At the bottom of the scale is Balsa at 100. Most drum woods rate somewhere in the middle of the range, with Maple at 1450, Birch at 1470, Ash at 1320, Beach at 1300 and the new flavor-of-the-month, Bubinga at 1980. Strike a marimba (made of rosewood near the top of the hardness scale) and a piece of  Eastern White Pine at the bottom (380). Note the musical difference and use your tonal imagination as you consider shell woods. Need a warm tom tone? Need more attack to help cut through? Want a dark tone?

Let’s look at another percussion instrument, the piano, specifically a Steinway. The sound board is made of Sitka spruce, a light, strong wood also used in guitar tops. (and early wooden airplanes!) Because it’s light and machined thin, spruce sound boards can be quite responsive; light and quick to transfer energy making the piano sound beautiful with rich overtones. Actually, the acoustic piano just may be the most beautiful instruments of all time and a percussion instrument at that! Now, this is an important point. The lighter and thinner the shell, the quicker and easier it will be excited by the head strike resulting in more shell tone.

Now, if rosewood is denser and more musical, then why don’t piano makers use it for sound boards? Well, besides being terribly expensive, it’s harder and denser and would take considerable more energy to excite to the same level as spruce. The piano has very strong sides and massive cast metal harps which handle the immense pressure of the string tension, therefore allowing the spruce sound board to be unhindered (free-floating) in vibrating and producing tone. Drums, except for Sleishman (to my knowledge), have to vibrate and support the tuning mechanism. This ‘free-floating’ concept is now common with tom suspension mounts but not much further than that. I’ve recorded Sleishman’s and they have the most sustain I’ve ever heard in a drum and more drum companies should consider exploring this area.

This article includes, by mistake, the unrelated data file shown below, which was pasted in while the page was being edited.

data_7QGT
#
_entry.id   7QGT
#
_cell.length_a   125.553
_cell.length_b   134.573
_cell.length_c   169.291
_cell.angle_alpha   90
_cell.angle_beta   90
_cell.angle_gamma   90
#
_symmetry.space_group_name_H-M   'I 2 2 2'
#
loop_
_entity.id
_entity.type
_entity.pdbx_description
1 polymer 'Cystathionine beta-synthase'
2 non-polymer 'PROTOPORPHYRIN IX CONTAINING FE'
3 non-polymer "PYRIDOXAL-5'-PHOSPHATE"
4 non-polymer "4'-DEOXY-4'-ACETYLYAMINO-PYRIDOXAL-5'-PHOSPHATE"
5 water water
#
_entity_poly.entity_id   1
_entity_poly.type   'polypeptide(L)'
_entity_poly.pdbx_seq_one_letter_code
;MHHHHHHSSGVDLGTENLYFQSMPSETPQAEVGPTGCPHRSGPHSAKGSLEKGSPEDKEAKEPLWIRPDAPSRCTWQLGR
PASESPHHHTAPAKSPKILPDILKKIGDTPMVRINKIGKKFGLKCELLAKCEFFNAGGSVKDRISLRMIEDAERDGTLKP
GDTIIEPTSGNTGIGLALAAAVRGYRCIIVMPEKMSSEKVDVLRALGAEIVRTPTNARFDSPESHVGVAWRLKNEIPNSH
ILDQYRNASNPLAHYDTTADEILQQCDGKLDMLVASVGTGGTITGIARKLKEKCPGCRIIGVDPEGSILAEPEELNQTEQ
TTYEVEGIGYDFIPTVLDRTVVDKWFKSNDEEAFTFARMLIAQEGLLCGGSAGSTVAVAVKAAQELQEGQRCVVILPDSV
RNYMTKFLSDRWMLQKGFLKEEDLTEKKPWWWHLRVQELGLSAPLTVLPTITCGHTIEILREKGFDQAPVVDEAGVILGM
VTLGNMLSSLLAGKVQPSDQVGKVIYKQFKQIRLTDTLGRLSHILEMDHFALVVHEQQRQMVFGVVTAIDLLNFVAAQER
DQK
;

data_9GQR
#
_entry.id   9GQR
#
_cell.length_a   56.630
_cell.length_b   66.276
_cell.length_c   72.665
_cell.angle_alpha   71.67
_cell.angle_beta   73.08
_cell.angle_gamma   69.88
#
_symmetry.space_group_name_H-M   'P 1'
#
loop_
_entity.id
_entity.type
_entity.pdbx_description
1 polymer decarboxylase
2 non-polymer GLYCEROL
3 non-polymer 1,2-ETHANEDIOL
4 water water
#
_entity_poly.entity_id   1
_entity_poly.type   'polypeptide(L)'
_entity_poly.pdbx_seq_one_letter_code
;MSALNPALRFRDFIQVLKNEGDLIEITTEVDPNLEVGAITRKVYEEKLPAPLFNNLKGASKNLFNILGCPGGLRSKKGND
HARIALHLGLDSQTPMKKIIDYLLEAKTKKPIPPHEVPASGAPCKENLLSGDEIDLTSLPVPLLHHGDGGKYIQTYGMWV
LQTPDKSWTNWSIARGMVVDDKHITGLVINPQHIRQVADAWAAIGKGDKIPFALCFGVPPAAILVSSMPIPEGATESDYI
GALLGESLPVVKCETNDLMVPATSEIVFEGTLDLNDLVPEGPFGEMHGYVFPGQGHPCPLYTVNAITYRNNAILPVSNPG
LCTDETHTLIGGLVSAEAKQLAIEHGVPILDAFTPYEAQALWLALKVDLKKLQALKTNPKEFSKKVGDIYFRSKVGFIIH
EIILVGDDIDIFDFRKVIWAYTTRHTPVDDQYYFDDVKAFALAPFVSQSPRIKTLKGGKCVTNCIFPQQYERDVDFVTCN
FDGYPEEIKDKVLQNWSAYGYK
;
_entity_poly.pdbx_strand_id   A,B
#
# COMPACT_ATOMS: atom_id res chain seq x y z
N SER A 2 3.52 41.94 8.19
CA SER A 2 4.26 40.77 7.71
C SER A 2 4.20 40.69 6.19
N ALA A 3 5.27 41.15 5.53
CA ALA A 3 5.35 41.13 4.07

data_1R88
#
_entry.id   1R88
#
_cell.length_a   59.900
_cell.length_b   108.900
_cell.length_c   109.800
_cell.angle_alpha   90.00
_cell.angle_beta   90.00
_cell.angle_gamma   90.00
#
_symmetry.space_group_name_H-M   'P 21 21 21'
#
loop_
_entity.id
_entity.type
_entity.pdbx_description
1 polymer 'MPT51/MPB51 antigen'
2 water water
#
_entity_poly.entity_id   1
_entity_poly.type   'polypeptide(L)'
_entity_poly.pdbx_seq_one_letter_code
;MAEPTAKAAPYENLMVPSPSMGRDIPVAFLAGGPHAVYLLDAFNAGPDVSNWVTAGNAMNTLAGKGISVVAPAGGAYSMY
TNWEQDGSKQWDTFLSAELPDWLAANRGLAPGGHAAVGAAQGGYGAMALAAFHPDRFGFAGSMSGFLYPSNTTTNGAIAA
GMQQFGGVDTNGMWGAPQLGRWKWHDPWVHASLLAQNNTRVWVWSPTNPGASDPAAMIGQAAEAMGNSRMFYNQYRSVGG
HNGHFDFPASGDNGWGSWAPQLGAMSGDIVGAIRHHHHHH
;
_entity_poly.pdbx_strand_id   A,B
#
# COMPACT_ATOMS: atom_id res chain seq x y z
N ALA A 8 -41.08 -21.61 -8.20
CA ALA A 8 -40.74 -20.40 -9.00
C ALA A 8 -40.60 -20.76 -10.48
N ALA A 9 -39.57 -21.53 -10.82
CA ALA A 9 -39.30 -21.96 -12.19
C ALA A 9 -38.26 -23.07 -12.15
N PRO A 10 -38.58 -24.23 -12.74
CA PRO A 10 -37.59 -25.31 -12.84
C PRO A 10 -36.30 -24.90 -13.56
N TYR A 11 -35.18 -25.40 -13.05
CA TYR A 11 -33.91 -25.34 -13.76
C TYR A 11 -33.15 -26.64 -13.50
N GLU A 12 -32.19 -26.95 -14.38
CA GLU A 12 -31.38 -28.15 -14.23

Here are some final points to think about when considering a drum shell. The basic pitch of a drum comes from the diameter (and depth to a degree). The thinner the shell the easier the shell will be excited, thus more shell tone. The thicker the shell, the less shell vibration and more of the head sound (attack), thus a louder drum. The deeper the drum, the more shell there is to excite, thus more wood tone and projection. The harder the wood the higher the tone with more projection. The softer the wood the lower the tone with less projection.

And remember all these nice shell attributes can be nullified with the wrong head choice…all this stuff works together.

So, we have to compromise to a degree when choosing or designing a drum shell. We need the shell to be strong (to hold up to the pressure of tuning), thin and light (so the energy transfer can be quick)  a musical wood (so the wooden overtones can be rich), beautiful and easy to work with so the shells can be easily formed and beautifully finished and cost effective (because not all drummers have a bank account like Mick Fleetwood).

In the next blog I’ll continue discussing alternative shell materials and coverings.